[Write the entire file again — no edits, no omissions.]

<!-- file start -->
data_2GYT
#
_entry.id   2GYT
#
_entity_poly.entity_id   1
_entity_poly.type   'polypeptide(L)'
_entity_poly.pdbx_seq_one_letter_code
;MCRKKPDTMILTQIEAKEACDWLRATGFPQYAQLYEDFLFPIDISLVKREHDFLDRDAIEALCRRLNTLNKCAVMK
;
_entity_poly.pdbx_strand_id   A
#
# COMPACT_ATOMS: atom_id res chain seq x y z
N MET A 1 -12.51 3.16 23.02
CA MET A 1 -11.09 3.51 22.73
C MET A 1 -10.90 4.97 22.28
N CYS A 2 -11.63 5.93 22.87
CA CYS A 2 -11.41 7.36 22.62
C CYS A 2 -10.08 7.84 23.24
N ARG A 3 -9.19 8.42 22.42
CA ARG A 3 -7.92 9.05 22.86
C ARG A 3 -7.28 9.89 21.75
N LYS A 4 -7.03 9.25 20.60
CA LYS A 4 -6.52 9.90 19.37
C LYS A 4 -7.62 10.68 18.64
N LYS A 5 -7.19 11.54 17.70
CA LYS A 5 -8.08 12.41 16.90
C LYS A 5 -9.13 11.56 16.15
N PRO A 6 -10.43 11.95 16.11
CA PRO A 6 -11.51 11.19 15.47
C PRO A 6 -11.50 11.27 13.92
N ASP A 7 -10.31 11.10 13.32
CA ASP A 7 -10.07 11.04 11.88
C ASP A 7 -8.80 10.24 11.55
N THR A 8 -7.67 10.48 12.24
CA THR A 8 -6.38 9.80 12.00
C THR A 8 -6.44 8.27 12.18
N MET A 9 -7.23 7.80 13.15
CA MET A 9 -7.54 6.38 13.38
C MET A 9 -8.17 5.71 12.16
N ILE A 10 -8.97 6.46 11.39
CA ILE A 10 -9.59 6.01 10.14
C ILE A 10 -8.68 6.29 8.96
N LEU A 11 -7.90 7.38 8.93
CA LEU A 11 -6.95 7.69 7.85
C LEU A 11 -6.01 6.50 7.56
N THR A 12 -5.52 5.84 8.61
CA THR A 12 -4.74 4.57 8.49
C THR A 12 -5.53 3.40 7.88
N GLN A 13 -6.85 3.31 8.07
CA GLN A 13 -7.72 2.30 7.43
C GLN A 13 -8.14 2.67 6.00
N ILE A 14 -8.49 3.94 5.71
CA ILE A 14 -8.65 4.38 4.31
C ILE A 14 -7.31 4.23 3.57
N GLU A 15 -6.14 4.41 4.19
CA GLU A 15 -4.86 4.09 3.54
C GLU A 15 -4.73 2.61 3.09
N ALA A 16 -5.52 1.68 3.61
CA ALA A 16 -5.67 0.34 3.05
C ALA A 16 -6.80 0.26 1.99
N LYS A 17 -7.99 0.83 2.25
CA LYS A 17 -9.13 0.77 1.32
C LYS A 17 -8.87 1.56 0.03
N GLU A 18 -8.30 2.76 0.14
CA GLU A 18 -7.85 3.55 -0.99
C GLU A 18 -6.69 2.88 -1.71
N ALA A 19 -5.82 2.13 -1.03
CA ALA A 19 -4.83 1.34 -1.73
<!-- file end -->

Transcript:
data_2GYT
#
_entry.id   2GYT
#
_entity_poly.entity_id   1
_entity_poly.type   'polypeptide(L)'
_entity_poly.pdbx_seq_one_letter_code
;MCRKKPDTMILTQIEAKEACDWLRATGFPQYAQLYEDFLFPIDISLVKREHDFLDRDAIEALCRRLNTLNKCAVMK
;
_entity_poly.pdbx_strand_id   A
#
# COMPACT_ATOMS: atom_id res chain seq x y z
N MET A 1 -12.51 3.16 23.02
CA MET A 1 -11.09 3.51 22.73
C MET A 1 -10.90 4.97 22.28
N CYS A 2 -11.63 5.93 22.87
CA CYS A 2 -11.41 7.36 22.62
C CYS A 2 -10.08 7.84 23.24
N ARG A 3 -9.19 8.42 22.42
CA ARG A 3 -7.92 9.05 22.86
C ARG A 3 -7.28 9.89 21.75
N LYS A 4 -7.03 9.25 20.60
CA LYS A 4 -6.52 9.90 19.37
C LYS A 4 -7.62 10.68 18.64
N LYS A 5 -7.19 11.54 17.70
CA LYS A 5 -8.08 12.41 16.90
C LYS A 5 -9.13 11.56 16.15
N PRO A 6 -10.43 11.95 16.11
CA PRO A 6 -11.51 11.19 15.47
C PRO A 6 -11.50 11.27 13.92
N ASP A 7 -10.31 11.10 13.32
CA ASP A 7 -10.07 11.04 11.88
C ASP A 7 -8.80 10.24 11.55
N THR A 8 -7.67 10.48 12.24
CA THR A 8 -6.38 9.80 12.00
C THR A 8 -6.44 8.27 12.18
N MET A 9 -7.23 7.80 13.15
CA MET A 9 -7.54 6.38 13.38
C MET A 9 -8.17 5.71 12.16
N ILE A 10 -8.97 6.46 11.39
CA ILE A 10 -9.59 6.01 10.14
C ILE A 10 -8.68 6.29 8.96
N LEU A 11 -7.90 7.38 8.93
CA LEU A 11 -6.95 7.69 7.85
C LEU A 11 -6.01 6.50 7.56
N THR A 12 -5.52 5.84 8.61
CA THR A 12 -4.74 4.57 8.49
C THR A 12 -5.53 3.40 7.88
N GLN A 13 -6.85 3.31 8.07
CA GLN A 13 -7.72 2.30 7.43
C GLN A 13 -8.14 2.67 6.00
N ILE A 14 -8.49 3.94 5.71
CA ILE A 14 -8.65 4.38 4.31
C ILE A 14 -7.31 4.23 3.57
N GLU A 15 -6.14 4.41 4.19
CA GLU A 15 -4.86 4.09 3.54
C GLU A 15 -4.73 2.61 3.09
N ALA A 16 -5.52 1.68 3.61
CA ALA A 16 -5.67 0.34 3.05
C ALA A 16 -6.80 0.26 1.99
N LYS A 17 -7.99 0.83 2.25
CA LYS A 17 -9.13 0.77 1.32
C LYS A 17 -8.87 1.56 0.03
N GLU A 18 -8.30 2.76 0.14
CA GLU A 18 -7.85 3.55 -0.99
C GLU A 18 -6.69 2.88 -1.71
N ALA A 19 -5.82 2.13 -1.03
CA ALA A 19 -4.83 1.34 -1.73